Certain adaptations naturally invite comparisons to the original work. It’s impossible to watch The Mill at Sonning’s effervescent production of Top Hat without the classic 1935 movie casting a long shadow. It was the fourth of nine films featuring the legendary dance pairing of Fred Astaire and Ginger Rogers.
A screwball musical-comedy, it sees Jerry Travers, an American professional dancer who is to perform in a show in London, rehearsing a tap routine in his hotel room. This racket wakes society girl Dale Tremont in the room below. When she furiously heads to his room to complain, a romantic comedy of errors across Europe begins.
While no-one can hope to compare with Fred Astaire, Jonny Labey dazzles as Jerry Travers. With matinée-idol good looks and a mega-watt charm, Labey oozes style and sophistication in the role. His dancing is sublime. His tap work is hypnotically good, sharing that light airiness that Astaire possessed. His hand shaping is truly beautiful – something that can be appreciated in the intimate space of The Mill at Sonning. It is joyous to be able to enjoy such nimble footwork that close.
Labey’s singing voice has a velvety lower register that is perfectly suited to the repertoire of Irving Berlin songs. The show supplements the film’s soundtrack with some of Berlin biggest hits, borrowed from his other musicals, including Puttin’ On the Ritz and Let’s Face the Music and Dance. Exuding star quality, he crafts a strong connection with the audience. He has a twinkle in his eye to match his twinkle toes.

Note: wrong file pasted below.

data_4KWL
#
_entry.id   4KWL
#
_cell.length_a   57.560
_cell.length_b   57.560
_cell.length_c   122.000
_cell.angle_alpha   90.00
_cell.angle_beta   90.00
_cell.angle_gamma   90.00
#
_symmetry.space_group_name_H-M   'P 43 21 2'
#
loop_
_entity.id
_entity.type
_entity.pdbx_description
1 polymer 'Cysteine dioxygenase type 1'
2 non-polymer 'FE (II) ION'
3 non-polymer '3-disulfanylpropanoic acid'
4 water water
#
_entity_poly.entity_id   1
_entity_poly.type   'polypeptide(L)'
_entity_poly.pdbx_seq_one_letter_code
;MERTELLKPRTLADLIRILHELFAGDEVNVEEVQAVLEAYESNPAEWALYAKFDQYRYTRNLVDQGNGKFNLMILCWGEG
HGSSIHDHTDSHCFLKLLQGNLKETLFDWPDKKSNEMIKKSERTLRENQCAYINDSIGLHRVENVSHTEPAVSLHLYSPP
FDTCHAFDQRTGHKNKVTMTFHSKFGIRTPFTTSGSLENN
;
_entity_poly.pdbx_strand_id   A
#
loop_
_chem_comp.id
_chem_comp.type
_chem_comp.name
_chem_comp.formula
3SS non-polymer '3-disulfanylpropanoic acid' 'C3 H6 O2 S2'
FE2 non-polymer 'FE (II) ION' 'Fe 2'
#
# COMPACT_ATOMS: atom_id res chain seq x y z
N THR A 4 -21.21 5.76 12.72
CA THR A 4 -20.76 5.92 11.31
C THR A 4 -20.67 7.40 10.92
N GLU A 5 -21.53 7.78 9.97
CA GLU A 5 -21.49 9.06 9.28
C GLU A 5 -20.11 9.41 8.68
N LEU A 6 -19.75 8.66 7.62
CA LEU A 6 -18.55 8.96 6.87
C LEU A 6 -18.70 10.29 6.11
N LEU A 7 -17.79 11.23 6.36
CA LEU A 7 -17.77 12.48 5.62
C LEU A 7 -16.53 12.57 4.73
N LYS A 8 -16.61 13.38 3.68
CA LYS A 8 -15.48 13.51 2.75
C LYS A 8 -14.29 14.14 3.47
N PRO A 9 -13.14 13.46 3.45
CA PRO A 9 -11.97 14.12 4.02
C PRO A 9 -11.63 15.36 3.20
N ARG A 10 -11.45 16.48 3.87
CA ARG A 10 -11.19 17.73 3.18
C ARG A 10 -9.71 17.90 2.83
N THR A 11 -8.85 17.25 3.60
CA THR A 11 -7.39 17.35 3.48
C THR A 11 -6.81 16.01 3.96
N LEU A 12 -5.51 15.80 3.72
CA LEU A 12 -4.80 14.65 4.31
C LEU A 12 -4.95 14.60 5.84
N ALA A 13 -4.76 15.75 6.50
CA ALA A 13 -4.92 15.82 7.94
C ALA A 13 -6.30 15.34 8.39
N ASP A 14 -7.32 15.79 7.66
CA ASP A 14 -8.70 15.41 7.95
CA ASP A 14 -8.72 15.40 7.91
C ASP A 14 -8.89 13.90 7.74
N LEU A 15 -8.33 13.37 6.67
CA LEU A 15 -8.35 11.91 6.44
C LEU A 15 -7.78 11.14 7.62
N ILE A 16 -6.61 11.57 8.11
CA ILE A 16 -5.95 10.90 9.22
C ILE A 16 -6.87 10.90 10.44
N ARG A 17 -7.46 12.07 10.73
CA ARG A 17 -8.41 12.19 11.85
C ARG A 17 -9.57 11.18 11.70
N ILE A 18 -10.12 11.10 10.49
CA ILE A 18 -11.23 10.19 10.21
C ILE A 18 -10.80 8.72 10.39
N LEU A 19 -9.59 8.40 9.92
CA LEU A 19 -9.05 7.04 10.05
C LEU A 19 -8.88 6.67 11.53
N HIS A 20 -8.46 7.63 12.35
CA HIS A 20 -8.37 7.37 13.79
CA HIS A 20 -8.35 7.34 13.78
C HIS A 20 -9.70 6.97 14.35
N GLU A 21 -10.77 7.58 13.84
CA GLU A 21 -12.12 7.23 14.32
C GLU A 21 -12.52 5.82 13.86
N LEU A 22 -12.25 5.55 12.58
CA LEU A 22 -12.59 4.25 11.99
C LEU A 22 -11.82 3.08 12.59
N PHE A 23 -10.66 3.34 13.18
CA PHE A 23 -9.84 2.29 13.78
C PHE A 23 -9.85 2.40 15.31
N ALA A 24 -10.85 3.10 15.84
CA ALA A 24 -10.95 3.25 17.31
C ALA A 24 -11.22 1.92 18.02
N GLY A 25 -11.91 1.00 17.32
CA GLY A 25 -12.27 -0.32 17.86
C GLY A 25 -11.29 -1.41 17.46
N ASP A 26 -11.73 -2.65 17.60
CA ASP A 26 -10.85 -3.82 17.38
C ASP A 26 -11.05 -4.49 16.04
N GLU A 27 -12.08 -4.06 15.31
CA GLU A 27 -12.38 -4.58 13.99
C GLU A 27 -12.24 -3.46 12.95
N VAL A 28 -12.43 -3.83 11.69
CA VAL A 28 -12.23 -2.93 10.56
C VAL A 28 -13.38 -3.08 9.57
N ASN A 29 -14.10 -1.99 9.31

Billie-Kay is the epitome of a glamorous leading lady. He deportment is breathtaking as she sports a spectacular array of beautiful outfits. We don’t know what budget costume designer Natalie Titchener had, but every piece in Dale Tremont’s wardrobe looks a million dollars. For Cheek to Cheek, she wears a coo-inducing feathered gown in homage to the notorious costume that earned Ginger Rogers her nickname of “Feathers”.
Billie Kay dances gracefully but there is something a little placed about her movement. Added to this, she has an unfortunate blankness to her facial expression when she dances. Compared to the exuberance and infectious joy of the whole ensemble when tapping, her restraint gives the impression of a hauteur that is not right for Dale’s character. The only disappointment of this outstanding production is the chemistry between the two leads, with their differing energies, is lacking.
The plot (a term used loosely here) is as insubstantial as candyfloss. But who doesn’t like candyfloss? Paul Kemble, Julia J Nagle, Brendan Cull and Andy Rees (as Horace, Madge, Bates and Beddini) attack the comic roles with gusto and play the laughs with such a camp abandon, they are impossible to resist their comedy of errors.
Director Jonathan O’Boyle keeps the show fast moving, the action bubbling away like a glass of champagne. Jason Denvir‘s deco set, all chevrons and Egyptian embellishments, evokes the bewitching allure associated with the Golden Age of Hollywood movies. The period detail and aesthetic he has achieved is nothing short of perfection.
A glamorous soufflé of entertainment, this production of Top Hat delivers the perfect dopamine hit for these dark days. A charismatic leading man, beautiful dancing, a wonderful ensemble and the gorgeous songs of Irving Berlin – what can we say? We’re wild about you!
This effervescent production stays sparkling until the last drop – The Recs gives it a decadent ★★★★★ (5 stars)